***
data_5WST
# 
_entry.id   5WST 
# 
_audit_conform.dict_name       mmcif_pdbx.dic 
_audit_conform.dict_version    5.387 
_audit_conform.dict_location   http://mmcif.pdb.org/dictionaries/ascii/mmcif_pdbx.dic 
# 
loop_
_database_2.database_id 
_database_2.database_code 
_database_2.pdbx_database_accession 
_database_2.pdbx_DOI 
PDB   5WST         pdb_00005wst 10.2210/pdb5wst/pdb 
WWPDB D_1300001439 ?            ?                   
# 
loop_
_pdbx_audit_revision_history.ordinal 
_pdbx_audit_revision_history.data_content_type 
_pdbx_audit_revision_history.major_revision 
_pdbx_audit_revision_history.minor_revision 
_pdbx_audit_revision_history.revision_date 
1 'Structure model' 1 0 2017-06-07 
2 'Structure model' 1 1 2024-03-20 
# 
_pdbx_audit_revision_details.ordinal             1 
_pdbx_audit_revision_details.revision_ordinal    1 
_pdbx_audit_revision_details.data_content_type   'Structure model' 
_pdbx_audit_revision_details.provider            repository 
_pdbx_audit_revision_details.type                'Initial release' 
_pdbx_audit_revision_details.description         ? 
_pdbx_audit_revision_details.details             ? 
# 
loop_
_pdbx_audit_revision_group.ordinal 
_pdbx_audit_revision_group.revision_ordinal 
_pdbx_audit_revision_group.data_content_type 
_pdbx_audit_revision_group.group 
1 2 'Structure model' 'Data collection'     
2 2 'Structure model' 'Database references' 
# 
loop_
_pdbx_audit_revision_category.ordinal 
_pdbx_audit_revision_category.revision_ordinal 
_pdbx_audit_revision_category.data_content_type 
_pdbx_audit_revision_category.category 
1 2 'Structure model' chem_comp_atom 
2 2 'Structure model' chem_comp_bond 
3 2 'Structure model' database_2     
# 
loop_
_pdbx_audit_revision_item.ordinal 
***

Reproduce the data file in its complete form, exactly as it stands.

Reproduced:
data_5WST
# 
_entry.id   5WST 
# 
_audit_conform.dict_name       mmcif_pdbx.dic 
_audit_conform.dict_version    5.387 
_audit_conform.dict_location   http://mmcif.pdb.org/dictionaries/ascii/mmcif_pdbx.dic 
# 
loop_
_database_2.database_id 
_database_2.database_code 
_database_2.pdbx_database_accession 
_database_2.pdbx_DOI 
PDB   5WST         pdb_00005wst 10.2210/pdb5wst/pdb 
WWPDB D_1300001439 ?            ?                   
# 
loop_
_pdbx_audit_revision_history.ordinal 
_pdbx_audit_revision_history.data_content_type 
_pdbx_audit_revision_history.major_revision 
_pdbx_audit_revision_history.minor_revision 
_pdbx_audit_revision_history.revision_date 
1 'Structure model' 1 0 2017-06-07 
2 'Structure model' 1 1 2024-03-20 
# 
_pdbx_audit_revision_details.ordinal             1 
_pdbx_audit_revision_details.revision_ordinal    1 
_pdbx_audit_revision_details.data_content_type   'Structure model' 
_pdbx_audit_revision_details.provider            repository 
_pdbx_audit_revision_details.type                'Initial release' 
_pdbx_audit_revision_details.description         ? 
_pdbx_audit_revision_details.details             ? 
# 
loop_
_pdbx_audit_revision_group.ordinal 
_pdbx_audit_revision_group.revision_ordinal 
_pdbx_audit_revision_group.data_content_type 
_pdbx_audit_revision_group.group 
1 2 'Structure model' 'Data collection'     
2 2 'Structure model' 'Database references' 
# 
loop_
_pdbx_audit_revision_category.ordinal 
_pdbx_audit_revision_category.revision_ordinal 
_pdbx_audit_revision_category.data_content_type 
_pdbx_audit_revision_category.category 
1 2 'Structure model' chem_comp_atom 
2 2 'Structure model' chem_comp_bond 
3 2 'Structure model' database_2     
# 
loop_
_pdbx_audit_revision_item.ordinal 